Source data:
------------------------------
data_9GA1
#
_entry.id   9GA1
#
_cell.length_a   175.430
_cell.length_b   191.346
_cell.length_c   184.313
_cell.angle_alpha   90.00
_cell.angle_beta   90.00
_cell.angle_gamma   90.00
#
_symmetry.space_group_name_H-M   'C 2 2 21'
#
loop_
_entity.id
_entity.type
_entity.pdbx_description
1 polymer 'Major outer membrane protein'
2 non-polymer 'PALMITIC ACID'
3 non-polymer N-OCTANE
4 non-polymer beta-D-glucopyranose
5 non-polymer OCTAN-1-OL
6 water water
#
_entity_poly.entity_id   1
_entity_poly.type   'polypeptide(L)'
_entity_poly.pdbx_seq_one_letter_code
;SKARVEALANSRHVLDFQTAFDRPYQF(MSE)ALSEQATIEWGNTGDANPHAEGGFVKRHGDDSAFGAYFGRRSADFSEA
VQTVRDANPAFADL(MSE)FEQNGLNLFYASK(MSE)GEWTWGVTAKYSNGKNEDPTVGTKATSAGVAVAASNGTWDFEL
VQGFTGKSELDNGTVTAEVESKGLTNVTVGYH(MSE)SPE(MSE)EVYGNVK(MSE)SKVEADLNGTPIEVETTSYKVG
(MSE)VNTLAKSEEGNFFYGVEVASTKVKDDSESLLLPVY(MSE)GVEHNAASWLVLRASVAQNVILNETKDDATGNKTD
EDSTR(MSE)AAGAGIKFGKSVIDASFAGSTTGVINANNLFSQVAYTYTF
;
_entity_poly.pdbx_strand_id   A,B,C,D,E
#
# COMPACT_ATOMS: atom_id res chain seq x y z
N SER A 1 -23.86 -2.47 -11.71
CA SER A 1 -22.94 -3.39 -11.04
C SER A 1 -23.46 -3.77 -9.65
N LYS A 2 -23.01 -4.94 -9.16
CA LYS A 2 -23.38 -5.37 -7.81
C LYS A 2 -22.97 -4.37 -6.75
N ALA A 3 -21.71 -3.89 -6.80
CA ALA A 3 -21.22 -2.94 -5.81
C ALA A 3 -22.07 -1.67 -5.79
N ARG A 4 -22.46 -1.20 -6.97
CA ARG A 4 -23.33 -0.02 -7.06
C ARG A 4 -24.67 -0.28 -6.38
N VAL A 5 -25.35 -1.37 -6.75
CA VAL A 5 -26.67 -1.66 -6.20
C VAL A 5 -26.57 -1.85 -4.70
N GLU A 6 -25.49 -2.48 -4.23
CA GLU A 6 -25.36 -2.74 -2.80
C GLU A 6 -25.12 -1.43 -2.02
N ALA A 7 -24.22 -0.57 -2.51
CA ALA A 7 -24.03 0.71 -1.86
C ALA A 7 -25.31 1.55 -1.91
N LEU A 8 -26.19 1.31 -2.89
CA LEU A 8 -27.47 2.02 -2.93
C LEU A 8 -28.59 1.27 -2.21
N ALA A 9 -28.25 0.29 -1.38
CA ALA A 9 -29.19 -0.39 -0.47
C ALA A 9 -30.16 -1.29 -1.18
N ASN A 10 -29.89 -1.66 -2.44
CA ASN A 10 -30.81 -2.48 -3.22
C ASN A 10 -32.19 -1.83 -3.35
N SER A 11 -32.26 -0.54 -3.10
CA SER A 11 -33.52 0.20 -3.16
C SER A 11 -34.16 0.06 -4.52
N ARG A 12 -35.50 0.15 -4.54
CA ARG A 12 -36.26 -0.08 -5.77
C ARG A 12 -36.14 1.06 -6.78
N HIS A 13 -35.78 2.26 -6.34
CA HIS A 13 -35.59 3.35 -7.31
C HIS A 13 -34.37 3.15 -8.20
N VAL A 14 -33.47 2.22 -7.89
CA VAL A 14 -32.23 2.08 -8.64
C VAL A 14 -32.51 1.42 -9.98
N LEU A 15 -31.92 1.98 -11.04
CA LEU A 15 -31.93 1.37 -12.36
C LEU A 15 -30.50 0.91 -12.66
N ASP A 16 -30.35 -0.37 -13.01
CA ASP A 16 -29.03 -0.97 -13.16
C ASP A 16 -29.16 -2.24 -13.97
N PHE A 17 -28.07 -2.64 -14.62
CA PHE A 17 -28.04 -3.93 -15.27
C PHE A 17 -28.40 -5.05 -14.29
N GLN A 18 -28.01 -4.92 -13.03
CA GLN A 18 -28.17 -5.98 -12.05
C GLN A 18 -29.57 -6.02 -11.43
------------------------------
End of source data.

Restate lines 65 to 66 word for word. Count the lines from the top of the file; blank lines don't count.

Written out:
CA ASN A 10 -30.81 -2.48 -3.22
C ASN A 10 -32.19 -1.83 -3.35